Monday, March 14, 2011

Act of God*

While shooting the show in August 1992, the Florida Keys were under a Hurricane warning and cast and crew of 'Key West' (at least those that had sense) were hurriedly evacuated. Hurricane Andrew ultimately missed the island itself but the hurricane hit Homestead, Florida (150 miles north of the small island) and southwest Louisiana, killing 61, injuring 10,375 and causing over 1 billion dollars in damages. It was a devastating event for the modern U.S. shoreline (that is until Hurricane Katrina taught us a new level of devastation) and as few as 10 years ago, the gateway to the Keys was still recuperating from the battering they took in the wee hours on the 24th of August. The event was so moving to the writers of the show that it was quickly written into the show's first season allowing their characters to move through the drama they'd personally experienced.

At the epicenter of our drama, Seamus, our New Jersey hero, is excited about the possibility of a little excitement on the island when news of the hurricane is first broadcast. He dons toga and "garland" (really just a scarf of some sort) and parties his way around the island until the seriousness of the situation begins to sink in. Maybe it was time to leave, he waffles as he frantically searches for his clothes. What's your panic, man? His Rastafarian friend soothes him, it's just a little wind. His emotions are tossed like the waves... should he go?... should he stay? Hemingway would stay to experience the full gamut of emotions and life. Yes, but Tennessee Williams wold go and start on his next play. In a final attempt to evacuate he finds that he has waited too long and he is forced to wait out the storm in the ramshackle bar known as Gumbos with the rest of the islanders. As he sits in the candlelit room, surrounded by frightened and worried friends listening to the quiet pluckings of the nearby guitar, he ponders the mystery of nature, of death... of life, 

"That was the night I learned about my mortality. I looked around and realized that everyone in the room was going to die. Just maybe not tonight...but I did learn that we are all always at the station. And the trains are always leaving."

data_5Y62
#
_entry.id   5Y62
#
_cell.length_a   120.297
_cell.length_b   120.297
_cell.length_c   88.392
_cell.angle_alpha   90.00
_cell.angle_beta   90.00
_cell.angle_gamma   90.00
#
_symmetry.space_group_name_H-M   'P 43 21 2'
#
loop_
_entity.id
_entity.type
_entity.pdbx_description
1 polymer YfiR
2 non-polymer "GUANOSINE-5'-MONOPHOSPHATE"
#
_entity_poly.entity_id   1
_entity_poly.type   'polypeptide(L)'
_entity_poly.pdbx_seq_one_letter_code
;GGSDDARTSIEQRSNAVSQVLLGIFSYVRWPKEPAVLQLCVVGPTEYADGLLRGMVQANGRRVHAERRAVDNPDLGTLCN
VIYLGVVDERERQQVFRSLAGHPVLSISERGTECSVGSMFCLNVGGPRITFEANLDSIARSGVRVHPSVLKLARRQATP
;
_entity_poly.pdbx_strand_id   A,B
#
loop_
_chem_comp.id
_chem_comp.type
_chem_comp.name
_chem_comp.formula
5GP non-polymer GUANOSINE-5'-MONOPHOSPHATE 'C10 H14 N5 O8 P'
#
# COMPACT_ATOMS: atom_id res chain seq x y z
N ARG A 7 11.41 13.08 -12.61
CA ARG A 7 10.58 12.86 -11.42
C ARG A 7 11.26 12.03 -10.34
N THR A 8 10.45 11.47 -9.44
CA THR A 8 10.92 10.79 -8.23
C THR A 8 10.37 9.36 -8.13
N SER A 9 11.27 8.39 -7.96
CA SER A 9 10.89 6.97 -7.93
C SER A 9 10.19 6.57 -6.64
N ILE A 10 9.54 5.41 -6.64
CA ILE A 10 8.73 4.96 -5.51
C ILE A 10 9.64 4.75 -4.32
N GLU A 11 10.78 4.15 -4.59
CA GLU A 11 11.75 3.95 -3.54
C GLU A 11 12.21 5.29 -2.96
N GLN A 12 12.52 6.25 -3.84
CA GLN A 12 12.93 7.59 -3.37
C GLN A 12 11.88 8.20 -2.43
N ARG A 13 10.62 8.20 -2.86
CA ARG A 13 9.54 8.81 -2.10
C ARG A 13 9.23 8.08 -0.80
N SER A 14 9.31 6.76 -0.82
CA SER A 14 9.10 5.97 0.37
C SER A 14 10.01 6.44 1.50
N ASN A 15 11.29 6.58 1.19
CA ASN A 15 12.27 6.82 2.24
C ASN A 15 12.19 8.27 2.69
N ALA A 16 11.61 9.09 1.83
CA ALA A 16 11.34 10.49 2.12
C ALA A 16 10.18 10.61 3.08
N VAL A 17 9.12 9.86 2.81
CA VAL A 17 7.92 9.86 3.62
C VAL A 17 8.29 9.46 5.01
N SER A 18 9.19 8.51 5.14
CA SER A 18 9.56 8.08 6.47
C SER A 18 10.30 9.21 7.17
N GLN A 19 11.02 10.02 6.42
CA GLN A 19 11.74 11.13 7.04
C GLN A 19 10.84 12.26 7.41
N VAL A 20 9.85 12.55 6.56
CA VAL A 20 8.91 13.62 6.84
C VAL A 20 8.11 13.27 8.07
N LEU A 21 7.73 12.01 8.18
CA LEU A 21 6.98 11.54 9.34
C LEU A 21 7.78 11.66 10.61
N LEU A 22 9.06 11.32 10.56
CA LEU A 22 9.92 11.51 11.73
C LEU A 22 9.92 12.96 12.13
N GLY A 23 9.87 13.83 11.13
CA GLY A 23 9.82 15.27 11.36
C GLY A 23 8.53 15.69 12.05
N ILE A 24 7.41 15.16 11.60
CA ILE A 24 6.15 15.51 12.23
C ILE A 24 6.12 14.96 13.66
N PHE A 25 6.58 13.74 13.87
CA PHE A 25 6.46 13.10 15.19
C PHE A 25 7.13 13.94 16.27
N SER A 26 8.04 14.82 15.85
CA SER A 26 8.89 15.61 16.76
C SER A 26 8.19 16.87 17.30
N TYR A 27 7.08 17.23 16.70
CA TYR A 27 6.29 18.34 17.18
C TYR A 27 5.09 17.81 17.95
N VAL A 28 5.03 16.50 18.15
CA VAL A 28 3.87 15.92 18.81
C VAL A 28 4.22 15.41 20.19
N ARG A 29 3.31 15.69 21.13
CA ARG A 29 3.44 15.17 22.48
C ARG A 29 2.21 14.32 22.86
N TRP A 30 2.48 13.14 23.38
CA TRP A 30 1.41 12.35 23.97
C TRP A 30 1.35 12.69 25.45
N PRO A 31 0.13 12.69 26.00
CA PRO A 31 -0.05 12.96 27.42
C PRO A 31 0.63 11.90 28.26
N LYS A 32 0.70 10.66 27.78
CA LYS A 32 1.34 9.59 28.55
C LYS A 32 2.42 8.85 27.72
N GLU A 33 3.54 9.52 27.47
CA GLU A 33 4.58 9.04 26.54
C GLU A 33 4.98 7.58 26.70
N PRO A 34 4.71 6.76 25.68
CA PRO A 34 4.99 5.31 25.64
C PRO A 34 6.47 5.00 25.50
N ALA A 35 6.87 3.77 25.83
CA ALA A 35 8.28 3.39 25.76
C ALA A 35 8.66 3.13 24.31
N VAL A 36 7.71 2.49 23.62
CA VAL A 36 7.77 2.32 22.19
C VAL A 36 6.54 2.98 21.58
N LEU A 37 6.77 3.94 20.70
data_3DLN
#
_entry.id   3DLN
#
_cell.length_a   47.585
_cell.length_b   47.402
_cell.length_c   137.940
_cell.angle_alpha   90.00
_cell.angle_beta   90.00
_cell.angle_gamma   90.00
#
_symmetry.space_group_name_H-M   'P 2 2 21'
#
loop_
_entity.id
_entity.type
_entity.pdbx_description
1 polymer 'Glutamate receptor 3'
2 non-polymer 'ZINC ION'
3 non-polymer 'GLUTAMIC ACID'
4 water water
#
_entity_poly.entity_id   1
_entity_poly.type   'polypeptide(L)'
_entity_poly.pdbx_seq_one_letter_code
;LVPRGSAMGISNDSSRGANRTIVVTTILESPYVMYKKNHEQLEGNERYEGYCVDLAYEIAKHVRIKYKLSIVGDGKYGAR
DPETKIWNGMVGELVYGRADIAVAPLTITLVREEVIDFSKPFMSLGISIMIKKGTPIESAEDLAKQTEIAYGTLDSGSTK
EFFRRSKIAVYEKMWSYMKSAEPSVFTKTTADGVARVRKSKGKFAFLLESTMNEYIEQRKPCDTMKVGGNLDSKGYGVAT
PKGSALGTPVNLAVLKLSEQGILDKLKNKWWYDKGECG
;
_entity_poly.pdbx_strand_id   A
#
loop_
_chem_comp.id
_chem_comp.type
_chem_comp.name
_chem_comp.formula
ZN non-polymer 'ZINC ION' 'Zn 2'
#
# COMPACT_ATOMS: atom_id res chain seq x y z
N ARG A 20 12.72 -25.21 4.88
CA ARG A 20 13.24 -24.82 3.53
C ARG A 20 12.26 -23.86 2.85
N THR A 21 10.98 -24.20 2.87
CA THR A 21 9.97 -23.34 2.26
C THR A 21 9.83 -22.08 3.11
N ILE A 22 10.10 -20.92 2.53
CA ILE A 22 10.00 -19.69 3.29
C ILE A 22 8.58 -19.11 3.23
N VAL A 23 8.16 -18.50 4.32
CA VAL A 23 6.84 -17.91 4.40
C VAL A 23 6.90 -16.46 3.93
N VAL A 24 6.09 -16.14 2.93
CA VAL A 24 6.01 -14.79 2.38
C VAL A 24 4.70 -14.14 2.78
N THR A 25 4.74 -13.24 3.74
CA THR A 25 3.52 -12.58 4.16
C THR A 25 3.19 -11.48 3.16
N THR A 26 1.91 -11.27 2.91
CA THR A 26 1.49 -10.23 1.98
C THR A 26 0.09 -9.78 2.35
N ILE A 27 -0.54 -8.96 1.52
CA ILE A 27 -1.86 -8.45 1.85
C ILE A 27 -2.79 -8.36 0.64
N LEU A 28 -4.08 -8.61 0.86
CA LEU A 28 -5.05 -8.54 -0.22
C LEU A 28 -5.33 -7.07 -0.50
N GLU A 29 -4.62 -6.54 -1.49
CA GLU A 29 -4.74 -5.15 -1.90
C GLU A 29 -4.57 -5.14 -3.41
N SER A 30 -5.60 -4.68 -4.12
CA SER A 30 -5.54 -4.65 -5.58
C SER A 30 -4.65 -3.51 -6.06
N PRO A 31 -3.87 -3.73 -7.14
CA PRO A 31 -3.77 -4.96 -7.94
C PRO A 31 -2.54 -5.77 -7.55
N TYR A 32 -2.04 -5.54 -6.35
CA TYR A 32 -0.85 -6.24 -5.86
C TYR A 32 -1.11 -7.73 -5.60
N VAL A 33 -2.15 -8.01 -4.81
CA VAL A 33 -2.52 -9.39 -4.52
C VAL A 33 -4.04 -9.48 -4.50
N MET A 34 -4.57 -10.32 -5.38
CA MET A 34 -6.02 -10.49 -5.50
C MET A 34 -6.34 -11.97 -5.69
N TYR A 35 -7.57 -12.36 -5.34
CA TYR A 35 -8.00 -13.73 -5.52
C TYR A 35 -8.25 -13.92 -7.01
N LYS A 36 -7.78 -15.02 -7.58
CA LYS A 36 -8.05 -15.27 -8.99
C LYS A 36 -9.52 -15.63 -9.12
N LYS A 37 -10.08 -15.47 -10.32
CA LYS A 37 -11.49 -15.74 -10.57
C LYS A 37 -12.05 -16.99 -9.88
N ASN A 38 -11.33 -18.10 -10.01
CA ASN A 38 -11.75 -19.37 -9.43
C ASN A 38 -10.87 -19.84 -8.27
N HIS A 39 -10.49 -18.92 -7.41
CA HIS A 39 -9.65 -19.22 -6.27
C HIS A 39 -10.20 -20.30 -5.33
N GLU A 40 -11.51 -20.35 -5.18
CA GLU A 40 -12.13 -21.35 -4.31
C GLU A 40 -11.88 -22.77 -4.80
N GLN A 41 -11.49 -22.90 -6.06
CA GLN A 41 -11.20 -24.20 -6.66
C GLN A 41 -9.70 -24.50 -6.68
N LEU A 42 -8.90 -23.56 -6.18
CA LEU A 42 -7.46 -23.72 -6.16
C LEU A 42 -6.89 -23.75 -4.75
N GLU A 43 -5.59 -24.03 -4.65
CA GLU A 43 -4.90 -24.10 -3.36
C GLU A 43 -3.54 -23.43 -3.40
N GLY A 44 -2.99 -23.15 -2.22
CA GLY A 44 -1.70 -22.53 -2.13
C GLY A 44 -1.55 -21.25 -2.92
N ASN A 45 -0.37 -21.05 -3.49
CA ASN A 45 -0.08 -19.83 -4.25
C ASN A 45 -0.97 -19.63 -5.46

(To listen to the song and the final moments of this moving segment of the show, click on the picture to go to my Tumblr blog where audio of the show's final moments are posted.)

*I am an atheist. I do not believe that there is a god who had any hand in the events in Japan or in any other naturally occurring events in the world. While those who believe in god(s) would say that of course god would have no hand in any event like this, these same believers give that deity in the sky  credit when good things happen which is a nonsequitur to me (this was not always true- I grew to that understanding. I am not a knee-jerk atheist). I am no more prone to give a higher power credit for good things than I am to blame a higher power for the bad so the title of the post may be deceptive but the 'Key West' episode my quote is taken from this week has this title... thus, it is named.


  1. I too am an atheist, or closer to agnostic maybe - don't know, don't care kind of gal over here :D

    Anyway, it's nice to meet others of similar mindset because I find it rather rare lately ;)

    I hadn't heard about this Florida disaster, sounds like it was pretty awful.

  2. I lived in Delray Beach Florida that year. About fifty miles north of Miami .... let me tell you it is something I NEVER will forget.

    Even there damage was evident. Many trees down, flooding, no electricity for days. We couldn't move our cars because of all the trees down in our parking lot.

    We also helped the authorities send food, tp, water, anything to help.

    I had been in three other milder hurricanes and that is one of the major reasons I moved from Florida.